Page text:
iSpeak Blog

ISPE Works with Associations on Annex 1 Implementation Timelines

Jean-Francois Duliere
Christopher John Potter, Ph.D.
Thomas Zimmer, PhD
Article

ISPE continues to work with a group of industry associations to assist the European Union (EU) and the European Medicines Agency (EMA) with implementation of revision of Annex 1, Manufacture of Sterile Products. Annex 1 is a key document in "The rules governing medicinal products in the European Union", which contain guidance for the interpretation of the principles and guidelines of good manufacturing practices for medicinal products for human and veterinary use. The current Annex 1 is being reviewed to facilitate implementation of the principles of relevant ICH guidelines, to extend the underlying concepts to include new areas of technology and processing not previously covered and also to clarify areas that have been highlighted as ambiguous due to the age of the document.

In order to maintain the global alignment of standards, achieving at the same time assurance for the highest quality, the Annex 1 Working Group (WG) is made of experts from the European Commission, the World Health Organization (WHO) and the Pharmaceutical Inspection Co-operation Scheme (PIC/S).

ISPE provided detailed, justified comments in July 2020 directly to the Working Group as an identified stakeholder in a targeted stakeholder consultation. In parallel, ISPE worked with a joint group of industry associations to provide some important common points and these were provided to the EU and EMA also in July 2020. The joint industry association group, which was originally formed in 2013 to address drug shortages, consists of 12 associations: A3P Association, AnimalhealthEurope, Association of the European Self-Medication Industry (AESGP), ECA Foundation, European Federation of Pharmaceutical Industries and Associations (EFPIA), European Industrial Pharmacists Group (EIPG), European QP Association (EQPA), ISPE, Medicines for Europe, Parenteral Drug Association (PDA), Pharmaceutical and Healthcare Sciences Society (PHSS) and Vaccines Europe, with PDA acting as current rapporteur. The associations work in the spirit of cooperation to assist EMA, PIC/S and WHO with gathering, analysis and communication of input from the sterile healthcare community and offer to work with EMA to further the development of the guidance.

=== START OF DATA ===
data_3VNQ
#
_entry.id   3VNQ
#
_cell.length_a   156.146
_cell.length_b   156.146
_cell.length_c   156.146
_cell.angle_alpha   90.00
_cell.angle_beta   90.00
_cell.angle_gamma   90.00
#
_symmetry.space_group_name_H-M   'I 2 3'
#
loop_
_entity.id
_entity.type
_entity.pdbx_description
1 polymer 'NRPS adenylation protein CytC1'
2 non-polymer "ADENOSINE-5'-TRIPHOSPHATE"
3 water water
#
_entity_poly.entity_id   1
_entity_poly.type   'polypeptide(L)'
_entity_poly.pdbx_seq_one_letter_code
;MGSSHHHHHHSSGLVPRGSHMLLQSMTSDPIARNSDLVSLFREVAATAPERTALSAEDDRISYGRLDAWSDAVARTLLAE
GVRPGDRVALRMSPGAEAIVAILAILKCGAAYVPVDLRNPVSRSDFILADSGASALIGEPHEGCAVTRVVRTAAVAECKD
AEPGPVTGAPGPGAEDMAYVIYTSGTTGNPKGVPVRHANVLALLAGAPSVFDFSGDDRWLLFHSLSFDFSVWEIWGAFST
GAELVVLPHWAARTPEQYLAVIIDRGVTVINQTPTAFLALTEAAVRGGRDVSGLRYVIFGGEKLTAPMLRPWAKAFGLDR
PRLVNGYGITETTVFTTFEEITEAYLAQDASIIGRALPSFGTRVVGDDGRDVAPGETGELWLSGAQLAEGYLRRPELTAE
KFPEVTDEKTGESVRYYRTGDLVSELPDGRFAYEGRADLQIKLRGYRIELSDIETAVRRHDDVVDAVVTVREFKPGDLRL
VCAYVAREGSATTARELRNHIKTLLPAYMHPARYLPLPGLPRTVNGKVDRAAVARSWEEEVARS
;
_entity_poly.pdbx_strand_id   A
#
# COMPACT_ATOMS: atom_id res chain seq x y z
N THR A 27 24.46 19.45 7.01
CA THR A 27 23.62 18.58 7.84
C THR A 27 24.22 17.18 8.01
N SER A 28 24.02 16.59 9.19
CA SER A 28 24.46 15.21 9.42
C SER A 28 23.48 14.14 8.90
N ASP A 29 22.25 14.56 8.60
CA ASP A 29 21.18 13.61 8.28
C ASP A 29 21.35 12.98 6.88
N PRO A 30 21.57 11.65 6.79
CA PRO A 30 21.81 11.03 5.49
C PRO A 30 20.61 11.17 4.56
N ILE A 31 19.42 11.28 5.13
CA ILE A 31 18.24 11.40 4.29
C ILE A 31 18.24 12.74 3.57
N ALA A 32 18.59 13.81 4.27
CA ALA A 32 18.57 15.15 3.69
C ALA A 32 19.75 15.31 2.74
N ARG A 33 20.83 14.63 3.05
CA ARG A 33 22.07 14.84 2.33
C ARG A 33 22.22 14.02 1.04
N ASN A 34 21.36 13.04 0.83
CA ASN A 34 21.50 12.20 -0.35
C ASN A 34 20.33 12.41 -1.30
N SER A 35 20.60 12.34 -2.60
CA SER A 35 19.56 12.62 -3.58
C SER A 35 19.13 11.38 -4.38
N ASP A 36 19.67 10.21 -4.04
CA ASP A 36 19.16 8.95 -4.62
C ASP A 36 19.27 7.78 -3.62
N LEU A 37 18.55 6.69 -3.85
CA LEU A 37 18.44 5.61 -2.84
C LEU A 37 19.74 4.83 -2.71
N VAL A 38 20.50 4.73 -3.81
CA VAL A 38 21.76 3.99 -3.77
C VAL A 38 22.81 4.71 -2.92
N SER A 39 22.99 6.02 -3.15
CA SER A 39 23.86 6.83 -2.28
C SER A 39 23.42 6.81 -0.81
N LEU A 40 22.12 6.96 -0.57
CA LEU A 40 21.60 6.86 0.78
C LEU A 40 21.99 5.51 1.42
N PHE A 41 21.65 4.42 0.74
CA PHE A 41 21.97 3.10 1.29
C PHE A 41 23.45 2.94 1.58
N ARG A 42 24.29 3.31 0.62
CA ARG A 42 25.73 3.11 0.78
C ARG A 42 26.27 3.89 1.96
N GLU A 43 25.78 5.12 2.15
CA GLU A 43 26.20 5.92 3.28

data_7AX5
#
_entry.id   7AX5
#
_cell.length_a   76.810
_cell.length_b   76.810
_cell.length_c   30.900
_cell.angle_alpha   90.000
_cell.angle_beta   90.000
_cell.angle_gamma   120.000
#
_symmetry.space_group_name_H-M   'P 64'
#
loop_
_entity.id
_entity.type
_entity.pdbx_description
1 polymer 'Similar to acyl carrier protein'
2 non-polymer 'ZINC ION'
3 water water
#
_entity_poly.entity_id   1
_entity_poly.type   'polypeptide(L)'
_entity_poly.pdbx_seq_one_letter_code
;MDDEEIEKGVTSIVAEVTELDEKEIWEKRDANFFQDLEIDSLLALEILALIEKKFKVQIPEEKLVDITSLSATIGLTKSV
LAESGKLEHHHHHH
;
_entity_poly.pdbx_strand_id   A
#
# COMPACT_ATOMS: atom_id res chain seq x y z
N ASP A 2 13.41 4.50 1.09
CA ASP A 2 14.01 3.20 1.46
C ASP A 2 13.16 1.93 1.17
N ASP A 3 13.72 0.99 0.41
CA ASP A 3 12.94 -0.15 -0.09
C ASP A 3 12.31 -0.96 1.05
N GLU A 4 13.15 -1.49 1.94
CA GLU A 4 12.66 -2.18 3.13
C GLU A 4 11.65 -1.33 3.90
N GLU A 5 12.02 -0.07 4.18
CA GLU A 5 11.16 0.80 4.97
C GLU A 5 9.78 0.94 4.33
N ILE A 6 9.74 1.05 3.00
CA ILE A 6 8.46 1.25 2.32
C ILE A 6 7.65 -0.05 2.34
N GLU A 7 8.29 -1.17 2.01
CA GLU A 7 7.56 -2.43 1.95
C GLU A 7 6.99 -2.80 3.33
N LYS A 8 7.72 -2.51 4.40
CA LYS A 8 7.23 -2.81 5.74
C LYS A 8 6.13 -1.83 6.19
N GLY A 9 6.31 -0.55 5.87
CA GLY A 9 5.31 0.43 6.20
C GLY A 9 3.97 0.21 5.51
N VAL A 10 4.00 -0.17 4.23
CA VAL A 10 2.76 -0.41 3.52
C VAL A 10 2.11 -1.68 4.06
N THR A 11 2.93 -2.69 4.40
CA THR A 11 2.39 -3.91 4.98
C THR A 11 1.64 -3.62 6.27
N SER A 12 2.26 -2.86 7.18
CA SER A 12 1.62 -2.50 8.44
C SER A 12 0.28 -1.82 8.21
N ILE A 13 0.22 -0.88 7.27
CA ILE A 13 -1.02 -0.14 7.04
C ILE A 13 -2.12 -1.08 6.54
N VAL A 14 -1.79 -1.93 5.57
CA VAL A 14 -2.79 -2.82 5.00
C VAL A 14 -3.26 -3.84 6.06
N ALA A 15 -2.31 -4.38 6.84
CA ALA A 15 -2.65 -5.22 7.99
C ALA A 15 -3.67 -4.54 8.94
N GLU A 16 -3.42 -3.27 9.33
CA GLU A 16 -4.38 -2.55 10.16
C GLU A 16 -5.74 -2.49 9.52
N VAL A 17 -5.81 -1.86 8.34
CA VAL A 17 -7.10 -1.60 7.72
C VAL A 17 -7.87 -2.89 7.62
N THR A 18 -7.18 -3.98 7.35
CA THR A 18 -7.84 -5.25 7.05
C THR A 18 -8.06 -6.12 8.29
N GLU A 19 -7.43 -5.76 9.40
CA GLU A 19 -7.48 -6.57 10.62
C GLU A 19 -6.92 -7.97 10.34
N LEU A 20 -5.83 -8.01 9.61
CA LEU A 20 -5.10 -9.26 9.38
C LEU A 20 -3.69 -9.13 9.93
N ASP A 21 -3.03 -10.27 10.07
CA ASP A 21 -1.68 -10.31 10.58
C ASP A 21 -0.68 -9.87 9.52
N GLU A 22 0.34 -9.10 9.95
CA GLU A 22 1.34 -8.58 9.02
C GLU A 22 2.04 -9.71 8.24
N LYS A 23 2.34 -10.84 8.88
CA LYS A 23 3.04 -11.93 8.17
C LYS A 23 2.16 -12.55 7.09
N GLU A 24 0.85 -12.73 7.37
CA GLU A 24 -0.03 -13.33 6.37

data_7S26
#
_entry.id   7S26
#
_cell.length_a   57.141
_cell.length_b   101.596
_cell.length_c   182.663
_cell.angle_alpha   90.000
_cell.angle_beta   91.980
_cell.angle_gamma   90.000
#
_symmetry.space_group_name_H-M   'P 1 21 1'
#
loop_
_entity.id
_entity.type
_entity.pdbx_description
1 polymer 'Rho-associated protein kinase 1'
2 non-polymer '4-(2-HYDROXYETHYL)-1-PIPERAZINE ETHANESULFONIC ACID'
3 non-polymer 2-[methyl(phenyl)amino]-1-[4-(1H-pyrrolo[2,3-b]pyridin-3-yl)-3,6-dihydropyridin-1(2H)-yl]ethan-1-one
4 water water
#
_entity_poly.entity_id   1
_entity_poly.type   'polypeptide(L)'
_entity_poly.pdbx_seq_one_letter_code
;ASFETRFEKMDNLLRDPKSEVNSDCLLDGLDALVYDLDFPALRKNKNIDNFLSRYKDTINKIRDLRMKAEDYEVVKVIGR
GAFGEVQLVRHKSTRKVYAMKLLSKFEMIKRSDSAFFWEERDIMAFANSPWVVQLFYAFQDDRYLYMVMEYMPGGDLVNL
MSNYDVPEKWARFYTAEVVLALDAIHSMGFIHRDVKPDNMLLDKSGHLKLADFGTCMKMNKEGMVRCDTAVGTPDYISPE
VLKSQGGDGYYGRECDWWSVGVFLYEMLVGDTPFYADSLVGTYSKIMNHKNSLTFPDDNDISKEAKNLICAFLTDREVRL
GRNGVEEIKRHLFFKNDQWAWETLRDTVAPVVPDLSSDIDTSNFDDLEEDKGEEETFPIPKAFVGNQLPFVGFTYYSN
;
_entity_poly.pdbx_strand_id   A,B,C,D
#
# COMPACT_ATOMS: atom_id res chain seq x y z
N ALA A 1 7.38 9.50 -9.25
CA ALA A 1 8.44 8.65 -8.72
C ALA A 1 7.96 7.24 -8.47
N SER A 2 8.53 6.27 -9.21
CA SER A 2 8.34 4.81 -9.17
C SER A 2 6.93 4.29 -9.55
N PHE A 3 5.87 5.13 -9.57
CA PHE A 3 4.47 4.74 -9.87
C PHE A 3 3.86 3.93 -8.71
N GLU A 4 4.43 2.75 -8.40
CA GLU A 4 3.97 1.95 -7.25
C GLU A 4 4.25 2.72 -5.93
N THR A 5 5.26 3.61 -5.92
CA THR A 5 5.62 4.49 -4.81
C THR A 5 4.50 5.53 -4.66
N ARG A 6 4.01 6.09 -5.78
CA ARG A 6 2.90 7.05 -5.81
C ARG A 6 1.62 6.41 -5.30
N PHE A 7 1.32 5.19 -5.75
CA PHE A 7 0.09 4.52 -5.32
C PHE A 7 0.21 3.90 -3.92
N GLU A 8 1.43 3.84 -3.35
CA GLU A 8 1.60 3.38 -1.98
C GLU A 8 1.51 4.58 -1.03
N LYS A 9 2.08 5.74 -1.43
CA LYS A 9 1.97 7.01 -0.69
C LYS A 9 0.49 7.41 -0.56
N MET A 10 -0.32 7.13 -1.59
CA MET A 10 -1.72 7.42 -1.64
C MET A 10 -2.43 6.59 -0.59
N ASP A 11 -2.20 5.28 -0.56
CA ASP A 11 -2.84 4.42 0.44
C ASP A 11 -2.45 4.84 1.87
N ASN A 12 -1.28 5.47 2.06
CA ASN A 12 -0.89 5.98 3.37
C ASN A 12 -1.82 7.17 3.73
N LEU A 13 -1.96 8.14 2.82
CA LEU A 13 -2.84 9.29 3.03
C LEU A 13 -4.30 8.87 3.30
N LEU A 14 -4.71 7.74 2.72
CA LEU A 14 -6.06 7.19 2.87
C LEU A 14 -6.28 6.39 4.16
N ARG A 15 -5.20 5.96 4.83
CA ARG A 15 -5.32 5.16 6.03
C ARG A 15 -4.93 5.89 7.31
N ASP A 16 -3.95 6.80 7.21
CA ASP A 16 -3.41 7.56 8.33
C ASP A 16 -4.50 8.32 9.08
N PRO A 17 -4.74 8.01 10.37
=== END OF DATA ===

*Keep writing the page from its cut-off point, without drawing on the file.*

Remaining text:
The joint industry associations had a meeting in January 2021 with the representatives of EMA GMP/GDP inspectors working group and among the topics of interest was information on progress of finalization and implementation of Annex 1. Discussion indicated that the Annex 1 working group had received about 2000 comments on which they were working in cooperation with other regulatory partners such TGA, Australia and Health Canada. EMA was considering a normal implementation period of 6 months after issue of Annex 1 revision, however, representatives from the joint industry associations voiced concerns that some of the new requirements in Annex 1 may require longer implementation times due to the need to update and change facilities, or in some cases, to develop or adapt existing technology to ensure compliance. EMA requested that the joint industry associations produced justified examples of implementation challenges with more detailed rationale to explain why implementation times could be greater than 6 months.

Examples of particular implementation challenges in the latest version of the draft Annex revision are:

  • Annex 1 Section: 8.21 Performing 100% integrity testing of containers closed by fusion, e.g. Blow-fill-seal (BFS), Form-Fill-Seal (FFS), Small and Large Volume Parenteral (SVP & LVP) bags, glass or plastic ampoules
  • Annex 1 Section: 4.23 For both remote access barrier systems (RABS) and isolators, performing using a methodology demonstrated to be suitable for the task and criticality, leak testing at defined periods, at a minimum at the beginning and end of each batch.